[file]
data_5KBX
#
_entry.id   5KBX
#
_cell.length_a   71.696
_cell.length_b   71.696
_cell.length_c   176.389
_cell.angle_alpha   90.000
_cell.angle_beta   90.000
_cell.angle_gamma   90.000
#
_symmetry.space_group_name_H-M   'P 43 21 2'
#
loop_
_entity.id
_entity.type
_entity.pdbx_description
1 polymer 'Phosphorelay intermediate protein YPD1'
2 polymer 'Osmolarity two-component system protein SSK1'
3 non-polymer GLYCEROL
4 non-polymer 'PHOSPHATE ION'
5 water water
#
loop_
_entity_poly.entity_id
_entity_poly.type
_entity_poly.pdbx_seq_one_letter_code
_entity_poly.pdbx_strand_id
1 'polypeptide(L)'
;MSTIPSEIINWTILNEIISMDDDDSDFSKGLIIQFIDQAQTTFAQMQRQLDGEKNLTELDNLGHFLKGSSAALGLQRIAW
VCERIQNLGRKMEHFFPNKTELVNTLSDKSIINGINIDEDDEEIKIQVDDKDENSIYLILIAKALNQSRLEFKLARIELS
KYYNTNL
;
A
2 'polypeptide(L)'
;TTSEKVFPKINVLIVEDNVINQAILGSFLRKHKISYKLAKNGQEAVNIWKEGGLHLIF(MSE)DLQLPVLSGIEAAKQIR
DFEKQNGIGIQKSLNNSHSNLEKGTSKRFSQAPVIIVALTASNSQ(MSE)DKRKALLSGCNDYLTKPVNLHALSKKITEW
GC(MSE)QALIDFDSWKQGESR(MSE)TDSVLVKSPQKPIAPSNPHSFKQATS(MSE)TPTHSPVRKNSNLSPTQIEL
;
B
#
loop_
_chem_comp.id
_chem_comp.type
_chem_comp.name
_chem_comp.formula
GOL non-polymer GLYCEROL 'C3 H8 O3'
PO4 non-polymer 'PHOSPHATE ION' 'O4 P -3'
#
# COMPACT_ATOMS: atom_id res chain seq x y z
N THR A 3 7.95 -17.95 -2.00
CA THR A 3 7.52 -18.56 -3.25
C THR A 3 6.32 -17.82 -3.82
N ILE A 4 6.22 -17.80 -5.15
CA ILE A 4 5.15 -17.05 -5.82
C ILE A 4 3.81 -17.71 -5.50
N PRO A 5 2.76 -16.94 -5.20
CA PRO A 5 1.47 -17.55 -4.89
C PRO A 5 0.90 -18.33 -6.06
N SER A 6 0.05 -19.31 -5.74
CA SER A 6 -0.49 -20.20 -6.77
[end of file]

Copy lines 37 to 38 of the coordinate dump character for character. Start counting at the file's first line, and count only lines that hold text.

DFEKQNGIGIQKSLNNSHSNLEKGTSKRFSQAPVIIVALTASNSQ(MSE)DKRKALLSGCNDYLTKPVNLHALSKKITEW
GC(MSE)QALIDFDSWKQGESR(MSE)TDSVLVKSPQKPIAPSNPHSFKQATS(MSE)TPTHSPVRKNSNLSPTQIEL